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Celebrating The Heroes Behind The Headset

Gail Napier Celebrates Her 19th Year With Harrodsburg 911

HPD Communications Supervisor Gail Napier will celebrate her 19th year on the job next week. If she has time. Her department only has half the dispatchers needed.

Robert Moore

Herald Staff

This week, April 14-20, is National Public Safety Telecommunicators Week. It’s a time to recognize over 200,000 people across America who play critical roles in the delivery of public safety services.

Being one of the “heroes behind the headsets” can be a thankless job and Gail Napier, the communications supervisor for the Harrodsburg Police Department, said turnover is high.

“This job is not what people think,” Napier said. “It’s not sitting here and answering the phones. There are multiple situations that are happening here at one time.”

It takes eight people to run the HPD communications department, and right now, there are only four. On Tuesday morning, she was working alone.

In a normal year, the department handles approximately 53,000 calls. Most of them are officer initiated, for instance, when a patrolman calls in during a traffic stop. Most of the rest are medical calls.

“They are not all 911 calls,” Napier said. “Not all 911 calls come on 911.”

Next week, Napier will celebrate her 19th year with the Harrodsburg Police Department. If she has the time.

Napier was recruited by her friend, Ruth Ann Bryant.

“She gave me this job and I didn’t know if I was going to make it,” Napier recalled. “And yet, 19 years later, I’m still here.”

There have been a lot of changes over the years. She said she has seen a huge increase in drug activity. There have also been changes in technology.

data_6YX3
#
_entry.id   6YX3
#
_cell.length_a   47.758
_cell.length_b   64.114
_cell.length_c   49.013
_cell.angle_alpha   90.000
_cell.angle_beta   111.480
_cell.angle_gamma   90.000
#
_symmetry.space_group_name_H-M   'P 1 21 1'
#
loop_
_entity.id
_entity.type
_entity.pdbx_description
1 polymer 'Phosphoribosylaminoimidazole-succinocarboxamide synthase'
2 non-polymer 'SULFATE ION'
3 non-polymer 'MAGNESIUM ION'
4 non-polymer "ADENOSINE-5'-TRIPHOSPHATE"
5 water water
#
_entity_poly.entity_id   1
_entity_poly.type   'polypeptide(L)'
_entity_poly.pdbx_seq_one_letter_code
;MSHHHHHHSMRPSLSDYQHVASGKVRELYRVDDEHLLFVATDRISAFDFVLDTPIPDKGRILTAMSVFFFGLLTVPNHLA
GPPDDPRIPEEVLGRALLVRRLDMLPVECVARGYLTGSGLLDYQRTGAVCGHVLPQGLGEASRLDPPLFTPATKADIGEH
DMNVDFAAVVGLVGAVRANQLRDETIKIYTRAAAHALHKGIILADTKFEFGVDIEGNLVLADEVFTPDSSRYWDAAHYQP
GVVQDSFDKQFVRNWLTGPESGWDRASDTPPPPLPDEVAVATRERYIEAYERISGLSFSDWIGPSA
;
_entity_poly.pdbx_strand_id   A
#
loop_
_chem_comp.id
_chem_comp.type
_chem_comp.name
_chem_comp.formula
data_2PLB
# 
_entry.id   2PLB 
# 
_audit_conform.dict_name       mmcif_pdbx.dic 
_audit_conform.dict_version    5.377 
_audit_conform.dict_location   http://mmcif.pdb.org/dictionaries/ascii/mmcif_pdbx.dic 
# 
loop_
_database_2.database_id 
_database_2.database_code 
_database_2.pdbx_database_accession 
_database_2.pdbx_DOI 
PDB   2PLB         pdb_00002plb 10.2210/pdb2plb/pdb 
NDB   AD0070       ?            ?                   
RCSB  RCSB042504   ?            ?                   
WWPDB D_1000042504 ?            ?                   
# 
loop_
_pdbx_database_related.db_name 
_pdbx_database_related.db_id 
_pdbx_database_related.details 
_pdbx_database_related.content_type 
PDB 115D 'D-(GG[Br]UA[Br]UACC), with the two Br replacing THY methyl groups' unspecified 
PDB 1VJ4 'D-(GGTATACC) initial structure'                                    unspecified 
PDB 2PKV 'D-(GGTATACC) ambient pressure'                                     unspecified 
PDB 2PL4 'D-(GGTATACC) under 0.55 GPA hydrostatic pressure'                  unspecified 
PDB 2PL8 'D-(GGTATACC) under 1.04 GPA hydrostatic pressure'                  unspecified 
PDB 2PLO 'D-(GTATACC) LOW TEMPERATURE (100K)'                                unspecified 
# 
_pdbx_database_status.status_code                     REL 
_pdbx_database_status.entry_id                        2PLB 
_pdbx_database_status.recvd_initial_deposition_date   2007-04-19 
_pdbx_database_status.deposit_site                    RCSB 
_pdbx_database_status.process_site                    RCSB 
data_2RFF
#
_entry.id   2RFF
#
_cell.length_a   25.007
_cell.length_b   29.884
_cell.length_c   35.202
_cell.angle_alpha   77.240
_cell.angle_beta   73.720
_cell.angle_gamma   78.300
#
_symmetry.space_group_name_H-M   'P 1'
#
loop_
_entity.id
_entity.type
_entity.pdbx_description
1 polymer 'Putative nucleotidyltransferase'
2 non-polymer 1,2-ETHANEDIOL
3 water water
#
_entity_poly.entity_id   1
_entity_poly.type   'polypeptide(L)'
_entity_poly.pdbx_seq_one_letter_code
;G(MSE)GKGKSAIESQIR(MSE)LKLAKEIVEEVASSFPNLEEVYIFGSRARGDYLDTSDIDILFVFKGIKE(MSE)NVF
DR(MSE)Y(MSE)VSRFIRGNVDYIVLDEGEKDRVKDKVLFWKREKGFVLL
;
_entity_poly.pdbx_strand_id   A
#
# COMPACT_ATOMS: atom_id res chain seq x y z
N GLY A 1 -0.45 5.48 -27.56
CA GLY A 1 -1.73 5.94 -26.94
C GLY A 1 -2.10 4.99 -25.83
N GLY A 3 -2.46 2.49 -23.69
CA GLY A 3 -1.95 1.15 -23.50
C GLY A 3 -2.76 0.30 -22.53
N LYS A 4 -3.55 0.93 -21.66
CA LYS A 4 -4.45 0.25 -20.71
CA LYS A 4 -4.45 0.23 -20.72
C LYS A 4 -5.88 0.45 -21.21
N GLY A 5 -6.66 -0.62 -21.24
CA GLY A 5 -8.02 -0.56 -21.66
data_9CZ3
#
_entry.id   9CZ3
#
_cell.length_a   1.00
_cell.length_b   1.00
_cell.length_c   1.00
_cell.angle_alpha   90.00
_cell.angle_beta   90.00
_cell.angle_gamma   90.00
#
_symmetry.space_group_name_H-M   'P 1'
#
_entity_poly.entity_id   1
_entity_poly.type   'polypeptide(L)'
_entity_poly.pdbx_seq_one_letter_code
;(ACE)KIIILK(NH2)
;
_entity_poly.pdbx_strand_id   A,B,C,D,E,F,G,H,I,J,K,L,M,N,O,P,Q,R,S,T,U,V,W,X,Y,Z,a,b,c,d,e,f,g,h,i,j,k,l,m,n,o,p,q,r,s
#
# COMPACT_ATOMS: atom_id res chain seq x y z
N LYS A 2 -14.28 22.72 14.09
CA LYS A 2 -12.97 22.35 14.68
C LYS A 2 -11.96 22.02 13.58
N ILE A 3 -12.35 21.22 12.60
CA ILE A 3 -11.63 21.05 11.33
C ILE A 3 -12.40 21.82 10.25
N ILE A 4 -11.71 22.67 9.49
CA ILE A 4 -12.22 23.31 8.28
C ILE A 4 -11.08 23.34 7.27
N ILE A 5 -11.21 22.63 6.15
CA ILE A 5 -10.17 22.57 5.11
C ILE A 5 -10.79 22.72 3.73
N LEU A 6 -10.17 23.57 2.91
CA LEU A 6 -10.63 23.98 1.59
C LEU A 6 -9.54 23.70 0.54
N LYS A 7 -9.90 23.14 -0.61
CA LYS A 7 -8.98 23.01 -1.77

“We can see where we’re sending people to,” Napier said.

Once, if a call was cut off, the only thing a dispatcher could do was to call the number back and hoped they got an answer. Now, dispatchers can locate callers using their cellphones.

“We can actually find people using GPS,” Napier said.

The growth in cell phones has also led to a decline in land lines, which hurts funding for the 911 system. They used to collect 80-cents per line per month. City and county officials are currently looking at other ways to pay for the system, but have made no official announcement yet.

Another big change is the amount of training required. The HPD requires dispatchers to spend six weeks at the state police academy. They must pass tests after six months and after a year.

Napier said her favorite part of the job is helping people.

“It’s cliche, but you find yourself in a position where you get to help people in a lot of different situations,” she said.

Find the rest of the story on page 1A of this week’s issue of the Harrodsburg Herald or click here to to subscribe.

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